– hosting the drone with Circulation (staff) does not provide the adequate academic/research services. It is expected that the foremost users will be faculty, students and then staff and the foremost use will be academic and then leisure activities. While IMS faculty can meet the “leisure activities” for all three constituency, as it has been provided by the Circulation staff until this point, the IMS faculty can also provide the research and academic service, which Circulation staff is not educated neither trained for. With that said, the point made is not against staff not participating in the effort to train and service campus with the drone; it just makes the point that charging staff with that task is limited and against the best interest of the faculty and students on campus.
    – blocking the effort of IMS faculty to lead technology-oriented services on campus, LRS in particular.
    Upon hiring of a “technology” librarian, previous dean Mark Vargas blocked any technology-related activities by IMS faculty: e.g. 3d printer AKA makerspace, gaming and gamification, drones, etc.
    If I am to understand well, the “technology” librarian’s charge must be toward automated library systems and similar, rather than educational use of multimedia and interactivity. Blocking IMS faculty to do what they do best by freezing any of their efforts and reserving “technology” for [unknown] future leadership of the “technology” librarian is a waste of IMS faculty expertise and knowledge.
    Gaming and Gamification (http://blog.stcloudstate.edu/ims/2015/03/19/recommendations-for-games-and-gaming-at-lrs/) charge by previous dean Mark Vargas to the first-year “technology” librarian revealed as obvious that giving the preference to junior faculty to “lead” an effort can become a dangerous tool in the hands of the administration to manipulate and slow down efforts of educational trends of time-sensitive character. While, as from the beginning, the collaboration of the “technology” librarian has been welcomed and appreciated, it does not make sense from any cultural or institutional perspective, to put in charge a new faculty, who does not have the knowledge and networking of the campus, less the experience and knowledge with multimedia and interactive tools as the rest of the seasoned IMS faculty. Decision and consequent refusal of the “technology” librarian to work with the IMS faculty did not contribute to improvement of the situation.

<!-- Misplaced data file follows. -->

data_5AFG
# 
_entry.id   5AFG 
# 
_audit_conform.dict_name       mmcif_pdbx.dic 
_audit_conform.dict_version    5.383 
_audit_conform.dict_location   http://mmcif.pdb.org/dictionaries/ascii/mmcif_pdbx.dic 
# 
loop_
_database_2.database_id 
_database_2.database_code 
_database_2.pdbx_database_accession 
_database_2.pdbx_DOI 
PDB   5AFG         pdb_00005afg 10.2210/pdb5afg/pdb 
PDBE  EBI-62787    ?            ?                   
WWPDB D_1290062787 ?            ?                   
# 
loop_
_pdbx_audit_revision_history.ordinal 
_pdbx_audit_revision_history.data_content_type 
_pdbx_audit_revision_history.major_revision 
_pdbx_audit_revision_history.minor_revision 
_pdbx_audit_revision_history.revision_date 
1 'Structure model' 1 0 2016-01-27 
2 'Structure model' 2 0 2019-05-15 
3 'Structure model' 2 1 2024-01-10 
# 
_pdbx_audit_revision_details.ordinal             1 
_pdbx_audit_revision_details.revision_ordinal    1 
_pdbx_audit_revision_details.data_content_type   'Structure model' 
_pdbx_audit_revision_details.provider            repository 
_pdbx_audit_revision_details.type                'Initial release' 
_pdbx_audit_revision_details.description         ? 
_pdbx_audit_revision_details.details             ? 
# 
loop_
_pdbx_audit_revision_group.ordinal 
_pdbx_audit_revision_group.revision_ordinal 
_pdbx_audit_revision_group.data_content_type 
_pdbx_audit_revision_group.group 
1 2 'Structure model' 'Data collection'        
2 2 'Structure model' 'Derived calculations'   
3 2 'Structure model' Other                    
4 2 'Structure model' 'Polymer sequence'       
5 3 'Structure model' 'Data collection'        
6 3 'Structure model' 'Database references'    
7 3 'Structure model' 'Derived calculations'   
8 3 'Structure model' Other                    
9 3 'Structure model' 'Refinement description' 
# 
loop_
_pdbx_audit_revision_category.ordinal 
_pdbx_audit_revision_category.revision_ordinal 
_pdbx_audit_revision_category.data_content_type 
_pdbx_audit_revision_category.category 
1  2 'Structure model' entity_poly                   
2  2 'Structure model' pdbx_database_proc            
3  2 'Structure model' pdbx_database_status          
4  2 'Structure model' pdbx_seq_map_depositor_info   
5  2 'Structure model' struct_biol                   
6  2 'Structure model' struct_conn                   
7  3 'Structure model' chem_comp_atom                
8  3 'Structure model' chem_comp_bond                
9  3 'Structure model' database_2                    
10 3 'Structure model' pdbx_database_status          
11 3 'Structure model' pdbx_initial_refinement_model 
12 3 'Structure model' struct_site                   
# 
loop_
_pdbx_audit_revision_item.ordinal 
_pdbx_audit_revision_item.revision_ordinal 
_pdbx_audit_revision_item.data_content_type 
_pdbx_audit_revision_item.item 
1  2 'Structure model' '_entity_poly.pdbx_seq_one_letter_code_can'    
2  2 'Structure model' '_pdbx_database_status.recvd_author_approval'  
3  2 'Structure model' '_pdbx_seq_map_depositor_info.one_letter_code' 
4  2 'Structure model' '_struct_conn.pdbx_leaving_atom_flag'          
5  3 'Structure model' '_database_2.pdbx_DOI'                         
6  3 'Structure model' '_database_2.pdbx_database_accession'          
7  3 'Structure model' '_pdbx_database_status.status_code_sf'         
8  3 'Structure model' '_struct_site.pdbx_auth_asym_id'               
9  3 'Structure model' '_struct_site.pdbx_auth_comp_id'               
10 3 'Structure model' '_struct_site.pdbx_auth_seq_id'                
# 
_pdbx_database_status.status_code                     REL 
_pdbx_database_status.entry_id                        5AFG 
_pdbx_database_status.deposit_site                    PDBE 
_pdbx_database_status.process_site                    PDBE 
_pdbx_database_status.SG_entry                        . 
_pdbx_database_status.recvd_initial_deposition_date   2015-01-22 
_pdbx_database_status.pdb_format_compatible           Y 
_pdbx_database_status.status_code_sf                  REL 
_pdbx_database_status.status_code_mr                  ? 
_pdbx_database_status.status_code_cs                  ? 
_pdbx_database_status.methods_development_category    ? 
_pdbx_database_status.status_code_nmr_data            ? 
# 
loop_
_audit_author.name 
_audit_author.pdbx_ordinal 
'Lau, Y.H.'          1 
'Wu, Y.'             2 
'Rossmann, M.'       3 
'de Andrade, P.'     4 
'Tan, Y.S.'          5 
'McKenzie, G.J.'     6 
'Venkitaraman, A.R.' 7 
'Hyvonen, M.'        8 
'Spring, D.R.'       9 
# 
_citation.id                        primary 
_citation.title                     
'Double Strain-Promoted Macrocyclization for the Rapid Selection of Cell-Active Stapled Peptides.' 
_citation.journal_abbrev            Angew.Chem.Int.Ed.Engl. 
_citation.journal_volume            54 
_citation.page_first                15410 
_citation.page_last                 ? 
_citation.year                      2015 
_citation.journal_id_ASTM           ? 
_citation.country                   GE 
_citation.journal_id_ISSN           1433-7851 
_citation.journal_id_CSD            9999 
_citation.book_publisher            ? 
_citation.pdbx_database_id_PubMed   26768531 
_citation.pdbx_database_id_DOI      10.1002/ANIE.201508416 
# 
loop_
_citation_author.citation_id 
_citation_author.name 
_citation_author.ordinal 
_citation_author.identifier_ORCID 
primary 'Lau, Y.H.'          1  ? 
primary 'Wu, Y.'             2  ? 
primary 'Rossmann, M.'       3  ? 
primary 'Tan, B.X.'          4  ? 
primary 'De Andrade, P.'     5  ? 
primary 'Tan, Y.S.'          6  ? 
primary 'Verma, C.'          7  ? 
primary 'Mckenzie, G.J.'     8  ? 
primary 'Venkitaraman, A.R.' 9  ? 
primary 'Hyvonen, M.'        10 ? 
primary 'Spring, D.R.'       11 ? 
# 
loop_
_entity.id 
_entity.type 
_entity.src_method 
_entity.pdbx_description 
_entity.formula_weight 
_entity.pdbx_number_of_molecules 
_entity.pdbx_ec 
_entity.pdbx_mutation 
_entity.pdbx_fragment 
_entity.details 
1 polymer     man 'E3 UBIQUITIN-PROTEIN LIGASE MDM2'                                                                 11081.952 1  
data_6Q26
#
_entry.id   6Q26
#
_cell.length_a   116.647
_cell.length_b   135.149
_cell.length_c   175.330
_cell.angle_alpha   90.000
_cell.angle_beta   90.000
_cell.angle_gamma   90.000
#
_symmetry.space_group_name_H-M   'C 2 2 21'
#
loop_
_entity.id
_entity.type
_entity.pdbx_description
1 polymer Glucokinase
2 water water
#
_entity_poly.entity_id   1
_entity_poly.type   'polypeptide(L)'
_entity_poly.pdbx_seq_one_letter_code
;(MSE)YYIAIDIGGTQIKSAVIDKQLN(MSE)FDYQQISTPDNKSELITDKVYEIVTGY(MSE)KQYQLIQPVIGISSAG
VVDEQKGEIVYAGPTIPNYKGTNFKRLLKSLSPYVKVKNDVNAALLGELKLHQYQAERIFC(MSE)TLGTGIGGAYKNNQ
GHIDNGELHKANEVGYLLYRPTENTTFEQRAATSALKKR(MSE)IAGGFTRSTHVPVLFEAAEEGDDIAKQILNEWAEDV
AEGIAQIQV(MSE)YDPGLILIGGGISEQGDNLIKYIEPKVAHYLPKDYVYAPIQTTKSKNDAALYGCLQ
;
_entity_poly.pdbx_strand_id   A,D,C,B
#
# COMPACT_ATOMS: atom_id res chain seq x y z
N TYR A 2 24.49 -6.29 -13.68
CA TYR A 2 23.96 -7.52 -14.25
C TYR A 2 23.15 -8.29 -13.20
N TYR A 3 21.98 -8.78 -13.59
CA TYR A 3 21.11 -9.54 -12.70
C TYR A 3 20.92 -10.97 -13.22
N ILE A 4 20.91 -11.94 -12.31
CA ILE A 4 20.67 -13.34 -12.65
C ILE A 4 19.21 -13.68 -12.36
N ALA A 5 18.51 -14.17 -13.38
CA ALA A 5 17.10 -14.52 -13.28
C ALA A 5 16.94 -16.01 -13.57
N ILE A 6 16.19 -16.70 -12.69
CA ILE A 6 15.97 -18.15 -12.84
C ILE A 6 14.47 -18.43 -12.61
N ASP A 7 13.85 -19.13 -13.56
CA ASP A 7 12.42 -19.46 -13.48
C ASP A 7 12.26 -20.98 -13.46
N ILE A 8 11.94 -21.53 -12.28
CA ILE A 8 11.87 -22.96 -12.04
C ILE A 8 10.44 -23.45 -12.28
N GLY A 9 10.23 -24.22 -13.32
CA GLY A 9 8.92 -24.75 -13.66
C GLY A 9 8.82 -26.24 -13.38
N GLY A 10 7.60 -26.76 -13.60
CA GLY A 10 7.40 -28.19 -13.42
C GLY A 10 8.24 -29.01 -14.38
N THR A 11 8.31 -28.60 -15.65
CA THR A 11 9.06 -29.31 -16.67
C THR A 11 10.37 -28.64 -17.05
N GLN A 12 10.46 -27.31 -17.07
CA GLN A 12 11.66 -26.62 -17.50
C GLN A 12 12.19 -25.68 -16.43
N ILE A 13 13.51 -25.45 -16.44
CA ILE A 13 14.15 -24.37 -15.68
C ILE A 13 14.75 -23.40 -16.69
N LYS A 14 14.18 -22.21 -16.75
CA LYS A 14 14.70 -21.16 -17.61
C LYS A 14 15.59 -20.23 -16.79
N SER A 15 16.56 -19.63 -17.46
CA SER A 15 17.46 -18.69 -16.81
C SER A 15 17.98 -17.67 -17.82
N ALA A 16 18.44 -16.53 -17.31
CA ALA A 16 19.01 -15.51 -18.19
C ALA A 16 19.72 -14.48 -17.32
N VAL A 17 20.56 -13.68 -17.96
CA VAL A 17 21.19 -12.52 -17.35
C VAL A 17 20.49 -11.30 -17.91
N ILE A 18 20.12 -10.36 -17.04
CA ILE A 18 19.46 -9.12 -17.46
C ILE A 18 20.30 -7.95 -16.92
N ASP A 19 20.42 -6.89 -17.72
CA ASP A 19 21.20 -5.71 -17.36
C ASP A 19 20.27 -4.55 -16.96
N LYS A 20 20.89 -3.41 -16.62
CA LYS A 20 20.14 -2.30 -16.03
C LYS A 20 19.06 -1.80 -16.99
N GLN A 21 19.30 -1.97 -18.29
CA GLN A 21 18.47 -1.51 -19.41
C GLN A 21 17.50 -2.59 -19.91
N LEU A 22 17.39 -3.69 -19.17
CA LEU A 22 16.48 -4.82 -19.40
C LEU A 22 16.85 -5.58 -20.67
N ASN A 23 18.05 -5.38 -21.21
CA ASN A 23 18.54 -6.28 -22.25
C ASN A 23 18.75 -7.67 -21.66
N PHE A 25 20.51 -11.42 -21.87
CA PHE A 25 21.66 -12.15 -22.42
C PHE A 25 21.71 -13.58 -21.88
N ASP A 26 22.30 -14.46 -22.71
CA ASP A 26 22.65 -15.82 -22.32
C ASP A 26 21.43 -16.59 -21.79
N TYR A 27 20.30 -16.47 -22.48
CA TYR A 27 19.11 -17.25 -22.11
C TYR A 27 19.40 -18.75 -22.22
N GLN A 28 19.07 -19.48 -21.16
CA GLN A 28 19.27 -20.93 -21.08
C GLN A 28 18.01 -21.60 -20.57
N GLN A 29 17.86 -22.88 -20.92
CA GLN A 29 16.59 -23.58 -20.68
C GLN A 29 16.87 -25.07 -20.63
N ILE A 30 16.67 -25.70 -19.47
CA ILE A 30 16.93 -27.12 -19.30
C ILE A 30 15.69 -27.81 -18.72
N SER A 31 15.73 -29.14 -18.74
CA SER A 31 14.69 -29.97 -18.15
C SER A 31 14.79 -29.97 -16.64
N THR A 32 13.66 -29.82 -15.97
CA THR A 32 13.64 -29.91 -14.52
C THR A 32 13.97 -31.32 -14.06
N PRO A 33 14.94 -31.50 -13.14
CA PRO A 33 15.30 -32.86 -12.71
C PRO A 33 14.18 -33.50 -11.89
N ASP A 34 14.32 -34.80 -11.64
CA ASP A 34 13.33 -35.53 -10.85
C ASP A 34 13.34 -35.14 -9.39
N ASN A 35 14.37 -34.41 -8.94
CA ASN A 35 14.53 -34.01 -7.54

A very important point, which goes against the “consensus” efforts of the previous dean, is the fact that now the library faculty is using the newly-hired “technology” librarian to hinder further the integration of the IMS faculty as part of LRS by using her as a focal point for any technology initiative in LRS, thus further excluding the IMS faculty from LRS activities. It will help: 1. delineate the expertise parameters of the “technology” librarian and 2. have the librarian faculty think about their work with the IMS faculty, which has been a thorny issue for more than 10 years now (pretty much since the hire of the bulk of the reference librarians).

If there are questions, or the need of more information, please do not hesitate to request.

Plamen Miltenoff, Ph.D., MLIS
Professor

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From: Miltenoff, Plamen
Sent: Wednesday, June 22, 2016 9:44 AM
To: Banaian, King <kbanaian@stcloudstate.edu>
Subject: request to release the library drone

 

Dr. Banaian,

 

My name is Plamen Miltenoff and I am faculty with the InforMedia Services of the SCSU Library. I have worked in the last 15+ years with faculty, students and staff on educational technology and instructional design. I hold two doctoral degrees in education and four master’s degrees in history and Library and Information Science.
I have extensive background in new educational technologies, which is amply reflected in the following blog: http://blog.stcloudstate.edu/ims/. Shall more proof of my abilities is needed, here is detailed information about publications, presentations and projects, which I have accomplished: http://web.stcloudstate.edu/pmiltenoff/faculty/

In the spring of 2014, Mark Vargas purchased a drone. As per my job description and long experience working with faculty across campus with other technologies, I immediately alerted SCSU faculty who have strong interest in applying drone’s technology in their studies, research and teaching, assuming that the newly-appointed library director (Mark Vargas) will support my years-long efforts.

Due to complications with FAA regulations the drones across the country were grounded.

Mark Vargas “stationed” it with the library Access Services, a unit, which is comprised of staff only. When I approached the library staff from Access Services, they chose to not collaborate with me, but rather deflect me to Mark Vargas.
As per my email to Mark Vargas of July 21, 2015 (attachment 1), I requested an explanation and shared my feeling that SCSU faculty are being left in disadvantage after I witness the drone being used. I also asked my immediate supervisor Mark Vargas about the policies and release conditions. Unfortunately, my repeated requests remained unanswered.